At the festive meal following a circumcision, Rabbi Yitzchak Meir, the “Chidushei HaRim” of Gur, once asked a certain chassid to tell a story he knew concerning Rabbi Levi Yitzchak of Berdichev and circumcision.
“One of the disciples of Rabbi Levi Yitzchak,” began the chassid, “was a dealer in oxen. It so happened that the price once dropped at a time when he had many head of cattle to sell, so, anticipating heavy losses, he traveled to Berditchev to ask Rabbi Levi Yitzchak for advice and a blessing.
“‘Is there one particular mitzvah that you especially engage in from time to time?’ asked the Rebbe.
“‘Yes,’ answered the dealer, ‘I am a mohel.’
“And what do you do,’ resumed the rebbe, ‘if (G-d forbid) the bleeding does not stop after you have circumcised an infant?’
“The mohel duly enumerated the various kinds of medication he used.
“‘I will give you a certain herb,’ said the tzaddik. ‘If (G-d forbid) you should again be confronted by such a situation, then apply this herb to the source of the bleeding and, with the Almighty’s help, it will heal at once.’
“‘And what shall I do about the cattle business?’ asked the merchant.
“‘But I have already told you,’ answered the tzaddik, ‘that whenever a newly circumcised child bleeds profusely you should apply this herb, and with G-d’s help the incision will heal immediately.’
“The merchant took his leave and traveled home.”
At this point in the chassid’s story the Chidushei HaRim stopped him for a moment, and said: “From this it is clear that this merchant was a chassid, for he did not persist with his query about the oxen, believing instead that his rebbe’s words no doubt included an answer to the question that had brought him there, even though he did not understand how this could be the case.”
The chassid continued his story. “On his way home this dealer stopped at an inn, and found out incidentally that the innkeeper’s infant son was not circumcised. He therefore approached him and asked: ‘Why have you not yet had your son circumcised?’
“The father answered that two earlier sons of his had died as a result of their circumcision (Heaven forfend!), because the bleeding could not be stopped.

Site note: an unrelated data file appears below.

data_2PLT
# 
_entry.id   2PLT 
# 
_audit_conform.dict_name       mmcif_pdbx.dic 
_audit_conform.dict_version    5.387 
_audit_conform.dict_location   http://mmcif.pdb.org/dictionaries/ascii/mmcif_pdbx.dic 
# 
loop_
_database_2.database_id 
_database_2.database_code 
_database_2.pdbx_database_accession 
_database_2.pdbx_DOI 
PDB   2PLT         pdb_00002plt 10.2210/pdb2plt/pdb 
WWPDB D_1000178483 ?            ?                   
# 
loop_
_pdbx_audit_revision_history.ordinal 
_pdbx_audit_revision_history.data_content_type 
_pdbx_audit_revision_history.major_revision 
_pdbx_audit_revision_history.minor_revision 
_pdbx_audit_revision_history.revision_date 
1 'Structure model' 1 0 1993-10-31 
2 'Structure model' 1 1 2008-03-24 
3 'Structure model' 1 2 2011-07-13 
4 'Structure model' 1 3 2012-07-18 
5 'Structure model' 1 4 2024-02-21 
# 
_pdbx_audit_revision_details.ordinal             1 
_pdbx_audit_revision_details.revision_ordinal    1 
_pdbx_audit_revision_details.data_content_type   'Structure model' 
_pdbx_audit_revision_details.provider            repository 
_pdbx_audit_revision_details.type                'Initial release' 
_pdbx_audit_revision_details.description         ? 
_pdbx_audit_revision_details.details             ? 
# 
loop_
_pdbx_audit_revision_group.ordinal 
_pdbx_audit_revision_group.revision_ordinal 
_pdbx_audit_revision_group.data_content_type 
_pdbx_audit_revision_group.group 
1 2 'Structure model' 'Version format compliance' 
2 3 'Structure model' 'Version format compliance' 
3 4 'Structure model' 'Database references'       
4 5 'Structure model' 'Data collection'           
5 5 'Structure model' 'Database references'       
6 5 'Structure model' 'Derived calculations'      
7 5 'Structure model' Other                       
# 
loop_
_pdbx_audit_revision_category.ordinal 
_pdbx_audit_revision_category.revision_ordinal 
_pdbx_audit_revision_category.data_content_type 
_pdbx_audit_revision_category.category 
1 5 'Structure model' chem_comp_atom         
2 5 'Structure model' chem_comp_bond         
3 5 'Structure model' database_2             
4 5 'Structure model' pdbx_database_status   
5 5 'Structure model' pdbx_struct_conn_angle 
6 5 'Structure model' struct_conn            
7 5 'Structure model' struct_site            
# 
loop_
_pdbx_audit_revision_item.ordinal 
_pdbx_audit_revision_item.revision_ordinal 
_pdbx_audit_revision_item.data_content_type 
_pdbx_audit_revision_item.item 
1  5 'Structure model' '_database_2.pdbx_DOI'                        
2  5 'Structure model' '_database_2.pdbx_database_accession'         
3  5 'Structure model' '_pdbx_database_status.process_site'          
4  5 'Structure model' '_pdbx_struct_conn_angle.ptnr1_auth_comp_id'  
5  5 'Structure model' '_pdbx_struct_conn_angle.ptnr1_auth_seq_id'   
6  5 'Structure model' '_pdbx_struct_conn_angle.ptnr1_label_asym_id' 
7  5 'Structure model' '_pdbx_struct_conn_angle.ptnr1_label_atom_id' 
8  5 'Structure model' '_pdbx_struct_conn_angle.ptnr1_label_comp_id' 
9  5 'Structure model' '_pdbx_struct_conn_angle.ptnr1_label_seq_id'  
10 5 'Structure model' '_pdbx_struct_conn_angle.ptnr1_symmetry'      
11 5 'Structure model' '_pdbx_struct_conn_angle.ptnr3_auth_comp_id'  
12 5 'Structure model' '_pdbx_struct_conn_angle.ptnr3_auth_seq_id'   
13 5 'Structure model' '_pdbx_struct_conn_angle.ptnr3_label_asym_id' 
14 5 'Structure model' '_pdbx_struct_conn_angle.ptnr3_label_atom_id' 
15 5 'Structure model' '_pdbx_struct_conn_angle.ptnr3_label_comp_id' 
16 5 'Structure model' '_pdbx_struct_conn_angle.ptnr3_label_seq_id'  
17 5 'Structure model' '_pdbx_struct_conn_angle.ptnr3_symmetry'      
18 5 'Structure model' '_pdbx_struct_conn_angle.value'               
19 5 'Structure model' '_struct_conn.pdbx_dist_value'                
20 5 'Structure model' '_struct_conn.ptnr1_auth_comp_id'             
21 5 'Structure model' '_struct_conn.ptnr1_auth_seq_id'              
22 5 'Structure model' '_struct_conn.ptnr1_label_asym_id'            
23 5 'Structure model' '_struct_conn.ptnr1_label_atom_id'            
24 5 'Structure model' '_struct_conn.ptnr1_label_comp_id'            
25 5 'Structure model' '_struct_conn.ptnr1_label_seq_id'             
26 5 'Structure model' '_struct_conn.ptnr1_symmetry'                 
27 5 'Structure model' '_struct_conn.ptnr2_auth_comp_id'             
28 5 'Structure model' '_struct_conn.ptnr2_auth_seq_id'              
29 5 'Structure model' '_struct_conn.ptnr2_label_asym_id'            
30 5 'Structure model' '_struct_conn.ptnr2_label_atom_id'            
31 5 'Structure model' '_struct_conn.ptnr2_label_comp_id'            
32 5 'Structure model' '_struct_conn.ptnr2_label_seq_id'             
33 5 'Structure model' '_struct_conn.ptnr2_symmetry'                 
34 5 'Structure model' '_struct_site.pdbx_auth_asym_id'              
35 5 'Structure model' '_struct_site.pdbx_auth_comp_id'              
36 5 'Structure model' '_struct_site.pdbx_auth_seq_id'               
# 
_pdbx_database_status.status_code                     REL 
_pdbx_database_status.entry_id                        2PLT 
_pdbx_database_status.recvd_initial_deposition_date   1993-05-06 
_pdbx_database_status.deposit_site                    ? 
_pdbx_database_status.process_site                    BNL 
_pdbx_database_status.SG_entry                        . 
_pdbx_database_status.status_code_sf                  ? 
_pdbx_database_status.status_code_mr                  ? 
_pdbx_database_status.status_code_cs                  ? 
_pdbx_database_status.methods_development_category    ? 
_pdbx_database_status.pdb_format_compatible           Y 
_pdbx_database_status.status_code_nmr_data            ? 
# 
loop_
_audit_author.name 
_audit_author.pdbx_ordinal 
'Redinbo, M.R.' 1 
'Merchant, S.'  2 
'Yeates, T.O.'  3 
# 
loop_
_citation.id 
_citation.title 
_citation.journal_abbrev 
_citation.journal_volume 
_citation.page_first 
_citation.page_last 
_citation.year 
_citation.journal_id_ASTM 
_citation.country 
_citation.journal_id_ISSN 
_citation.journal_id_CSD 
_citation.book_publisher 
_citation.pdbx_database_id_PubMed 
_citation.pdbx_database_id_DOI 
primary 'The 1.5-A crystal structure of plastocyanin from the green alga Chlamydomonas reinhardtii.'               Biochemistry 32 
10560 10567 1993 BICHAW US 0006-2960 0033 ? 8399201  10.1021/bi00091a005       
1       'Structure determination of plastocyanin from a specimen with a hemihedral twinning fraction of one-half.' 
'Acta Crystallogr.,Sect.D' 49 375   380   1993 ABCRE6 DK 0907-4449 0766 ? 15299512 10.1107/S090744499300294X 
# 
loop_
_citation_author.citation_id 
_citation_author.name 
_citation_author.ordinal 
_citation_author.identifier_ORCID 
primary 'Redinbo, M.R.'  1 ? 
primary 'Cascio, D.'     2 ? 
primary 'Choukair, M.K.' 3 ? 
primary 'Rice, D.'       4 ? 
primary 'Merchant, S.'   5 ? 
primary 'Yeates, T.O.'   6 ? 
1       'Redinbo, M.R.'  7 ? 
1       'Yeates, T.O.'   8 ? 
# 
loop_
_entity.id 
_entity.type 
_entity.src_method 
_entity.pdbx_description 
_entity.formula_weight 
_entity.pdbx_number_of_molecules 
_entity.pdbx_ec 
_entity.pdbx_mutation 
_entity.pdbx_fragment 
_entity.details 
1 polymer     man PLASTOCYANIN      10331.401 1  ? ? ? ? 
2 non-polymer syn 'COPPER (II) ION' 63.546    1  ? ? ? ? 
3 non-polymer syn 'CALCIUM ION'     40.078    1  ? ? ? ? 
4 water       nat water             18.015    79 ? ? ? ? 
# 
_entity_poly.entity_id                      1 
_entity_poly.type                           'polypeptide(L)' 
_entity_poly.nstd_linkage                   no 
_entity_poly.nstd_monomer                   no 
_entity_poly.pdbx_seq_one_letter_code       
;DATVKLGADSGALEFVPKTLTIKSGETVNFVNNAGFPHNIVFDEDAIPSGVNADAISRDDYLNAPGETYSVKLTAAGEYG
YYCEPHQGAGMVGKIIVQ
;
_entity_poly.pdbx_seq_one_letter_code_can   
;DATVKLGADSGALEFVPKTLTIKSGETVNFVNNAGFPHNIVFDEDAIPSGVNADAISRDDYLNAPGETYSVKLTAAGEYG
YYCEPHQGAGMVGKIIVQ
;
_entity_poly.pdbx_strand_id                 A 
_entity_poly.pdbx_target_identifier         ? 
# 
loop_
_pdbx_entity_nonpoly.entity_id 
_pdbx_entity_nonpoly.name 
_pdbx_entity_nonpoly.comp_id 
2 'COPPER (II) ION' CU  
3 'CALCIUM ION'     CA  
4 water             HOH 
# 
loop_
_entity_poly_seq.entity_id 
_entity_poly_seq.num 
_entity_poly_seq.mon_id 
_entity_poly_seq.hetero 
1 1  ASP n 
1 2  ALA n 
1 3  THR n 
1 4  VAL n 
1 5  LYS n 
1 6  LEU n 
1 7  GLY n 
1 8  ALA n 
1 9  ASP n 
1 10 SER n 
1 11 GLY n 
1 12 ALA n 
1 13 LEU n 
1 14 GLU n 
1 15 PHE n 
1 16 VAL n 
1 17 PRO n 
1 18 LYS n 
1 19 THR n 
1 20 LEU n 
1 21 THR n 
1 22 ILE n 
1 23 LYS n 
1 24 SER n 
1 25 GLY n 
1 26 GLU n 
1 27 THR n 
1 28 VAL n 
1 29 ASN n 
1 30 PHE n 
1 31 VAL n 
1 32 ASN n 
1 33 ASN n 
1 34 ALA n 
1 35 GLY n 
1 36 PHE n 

“Recalling the words of the tzaddik of Berdichev, the merchant asked his host: ‘What would you give if a solution were to be found to this problem?’
“‘If it were possible to circumcise my son without danger,’ he answered, ‘I would be prepared to pay four hundred silver rubles.’
“‘I will circumcise him on my responsibility,’ said the merchant, ‘and will deposit with you four hundred silver rubles of my own, to be forfeited in case (G-d forbid) of misfortune.’
“The innkeeper agreed, provided the mohel remained on the premises for four weeks, until the child was sure to be out of danger. The circumcision in fact caused the infant to bleed heavily, but the mohel applied the herb which he had been given, and the bleeding stopped immediately.
“After some days news reached the village that the price of oxen had risen, and the mohel wanted to hurry home to sell his livestock, but his host held him to his promise to stay in the village for four weeks.
“Several days later he heard that the price was soaring even higher, but the innkeeper ignored his pleas. Only after the full four weeks had reluctantly moved on did he allow the merchant to get back to his business, not forgetting to pay him first his fee of four hundred silver rubles and to return him his deposit of another four hundred.
“Arriving home, the merchant sold his oxen for a price that exceeded his wildest hopes and made a handsome profit.
“It was now time to visit his rebbe. He rode off to Berdichev, and said to Rabbi Levi Yitzchak: ‘Rebbe, the fee of four hundred rubles belongs to you without a question, and a certain proportion of the profit I made on the sale of my livestock rightly belongs to you likewise.”
[Selected and adapted by Yrachmiel Tilles from the rendition in A Treasury of Chassidic Tales (Artscroll), as translated by our esteemed colleague Uri Kaploun from Sipurei Chasidim by Rabbi S. Y. Zevin.]
Rabbi Yitzchak Meir Rothenberg/Alter (1789 – 23 Adar 1866) of Gur was the successor to Rabbi Menachem Mendel of Kotsk and the founder of the Gur dynasty. He was popularly known as the Chidushei HaRim, the title of his classic work of Torah analysis and interpretation. His charisma and concern for the masses resulted in Gerrer chasidut having a very large following.
Yrachmiel Tilles is co-founder and associate director of Ascent-of-Safed, and editor of Ascent Quarterly and the AscentOfSafed.com and KabbalaOnline.org websites. He has hundreds of published stories to his credit.